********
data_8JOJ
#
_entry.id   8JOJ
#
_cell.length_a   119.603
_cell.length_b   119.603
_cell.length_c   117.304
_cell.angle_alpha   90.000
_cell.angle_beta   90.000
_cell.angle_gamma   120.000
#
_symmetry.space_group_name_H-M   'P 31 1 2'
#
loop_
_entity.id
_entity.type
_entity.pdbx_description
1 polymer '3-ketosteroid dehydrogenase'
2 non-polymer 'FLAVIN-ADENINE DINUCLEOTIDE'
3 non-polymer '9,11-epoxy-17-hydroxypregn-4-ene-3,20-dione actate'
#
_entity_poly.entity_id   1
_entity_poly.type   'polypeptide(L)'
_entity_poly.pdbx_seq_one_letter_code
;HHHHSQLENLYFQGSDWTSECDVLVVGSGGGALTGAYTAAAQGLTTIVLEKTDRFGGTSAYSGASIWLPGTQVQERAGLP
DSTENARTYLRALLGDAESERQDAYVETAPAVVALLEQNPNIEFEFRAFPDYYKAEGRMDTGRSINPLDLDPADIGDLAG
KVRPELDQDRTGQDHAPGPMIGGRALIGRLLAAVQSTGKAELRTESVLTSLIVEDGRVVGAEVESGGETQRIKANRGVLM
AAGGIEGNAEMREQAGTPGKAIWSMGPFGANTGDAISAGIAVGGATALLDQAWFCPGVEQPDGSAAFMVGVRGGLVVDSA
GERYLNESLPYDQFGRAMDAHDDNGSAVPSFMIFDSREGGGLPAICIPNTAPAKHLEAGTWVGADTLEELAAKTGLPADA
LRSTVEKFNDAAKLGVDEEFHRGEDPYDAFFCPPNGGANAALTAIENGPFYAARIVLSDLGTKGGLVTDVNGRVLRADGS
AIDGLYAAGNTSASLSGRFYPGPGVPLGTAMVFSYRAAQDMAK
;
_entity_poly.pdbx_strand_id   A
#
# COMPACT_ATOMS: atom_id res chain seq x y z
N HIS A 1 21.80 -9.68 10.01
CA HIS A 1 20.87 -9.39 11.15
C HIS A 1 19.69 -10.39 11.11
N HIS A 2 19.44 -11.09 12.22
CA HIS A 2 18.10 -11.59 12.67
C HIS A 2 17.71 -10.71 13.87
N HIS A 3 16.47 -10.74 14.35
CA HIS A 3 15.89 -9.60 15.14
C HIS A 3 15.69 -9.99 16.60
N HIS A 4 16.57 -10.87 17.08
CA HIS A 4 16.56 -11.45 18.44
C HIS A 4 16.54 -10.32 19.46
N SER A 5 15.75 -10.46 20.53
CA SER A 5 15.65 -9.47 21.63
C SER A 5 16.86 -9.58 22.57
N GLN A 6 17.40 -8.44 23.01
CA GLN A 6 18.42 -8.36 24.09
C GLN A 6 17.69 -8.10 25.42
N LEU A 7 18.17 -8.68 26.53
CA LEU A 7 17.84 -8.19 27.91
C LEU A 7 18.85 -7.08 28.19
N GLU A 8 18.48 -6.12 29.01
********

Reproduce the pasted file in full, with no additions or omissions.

data_8JOJ
#
_entry.id   8JOJ
#
_cell.length_a   119.603
_cell.length_b   119.603
_cell.length_c   117.304
_cell.angle_alpha   90.000
_cell.angle_beta   90.000
_cell.angle_gamma   120.000
#
_symmetry.space_group_name_H-M   'P 31 1 2'
#
loop_
_entity.id
_entity.type
_entity.pdbx_description
1 polymer '3-ketosteroid dehydrogenase'
2 non-polymer 'FLAVIN-ADENINE DINUCLEOTIDE'
3 non-polymer '9,11-epoxy-17-hydroxypregn-4-ene-3,20-dione actate'
#
_entity_poly.entity_id   1
_entity_poly.type   'polypeptide(L)'
_entity_poly.pdbx_seq_one_letter_code
;HHHHSQLENLYFQGSDWTSECDVLVVGSGGGALTGAYTAAAQGLTTIVLEKTDRFGGTSAYSGASIWLPGTQVQERAGLP
DSTENARTYLRALLGDAESERQDAYVETAPAVVALLEQNPNIEFEFRAFPDYYKAEGRMDTGRSINPLDLDPADIGDLAG
KVRPELDQDRTGQDHAPGPMIGGRALIGRLLAAVQSTGKAELRTESVLTSLIVEDGRVVGAEVESGGETQRIKANRGVLM
AAGGIEGNAEMREQAGTPGKAIWSMGPFGANTGDAISAGIAVGGATALLDQAWFCPGVEQPDGSAAFMVGVRGGLVVDSA
GERYLNESLPYDQFGRAMDAHDDNGSAVPSFMIFDSREGGGLPAICIPNTAPAKHLEAGTWVGADTLEELAAKTGLPADA
LRSTVEKFNDAAKLGVDEEFHRGEDPYDAFFCPPNGGANAALTAIENGPFYAARIVLSDLGTKGGLVTDVNGRVLRADGS
AIDGLYAAGNTSASLSGRFYPGPGVPLGTAMVFSYRAAQDMAK
;
_entity_poly.pdbx_strand_id   A
#
# COMPACT_ATOMS: atom_id res chain seq x y z
N HIS A 1 21.80 -9.68 10.01
CA HIS A 1 20.87 -9.39 11.15
C HIS A 1 19.69 -10.39 11.11
N HIS A 2 19.44 -11.09 12.22
CA HIS A 2 18.10 -11.59 12.67
C HIS A 2 17.71 -10.71 13.87
N HIS A 3 16.47 -10.74 14.35
CA HIS A 3 15.89 -9.60 15.14
C HIS A 3 15.69 -9.99 16.60
N HIS A 4 16.57 -10.87 17.08
CA HIS A 4 16.56 -11.45 18.44
C HIS A 4 16.54 -10.32 19.46
N SER A 5 15.75 -10.46 20.53
CA SER A 5 15.65 -9.47 21.63
C SER A 5 16.86 -9.58 22.57
N GLN A 6 17.40 -8.44 23.01
CA GLN A 6 18.42 -8.36 24.09
C GLN A 6 17.69 -8.10 25.42
N LEU A 7 18.17 -8.68 26.53
CA LEU A 7 17.84 -8.19 27.91
C LEU A 7 18.85 -7.08 28.19
N GLU A 8 18.48 -6.12 29.01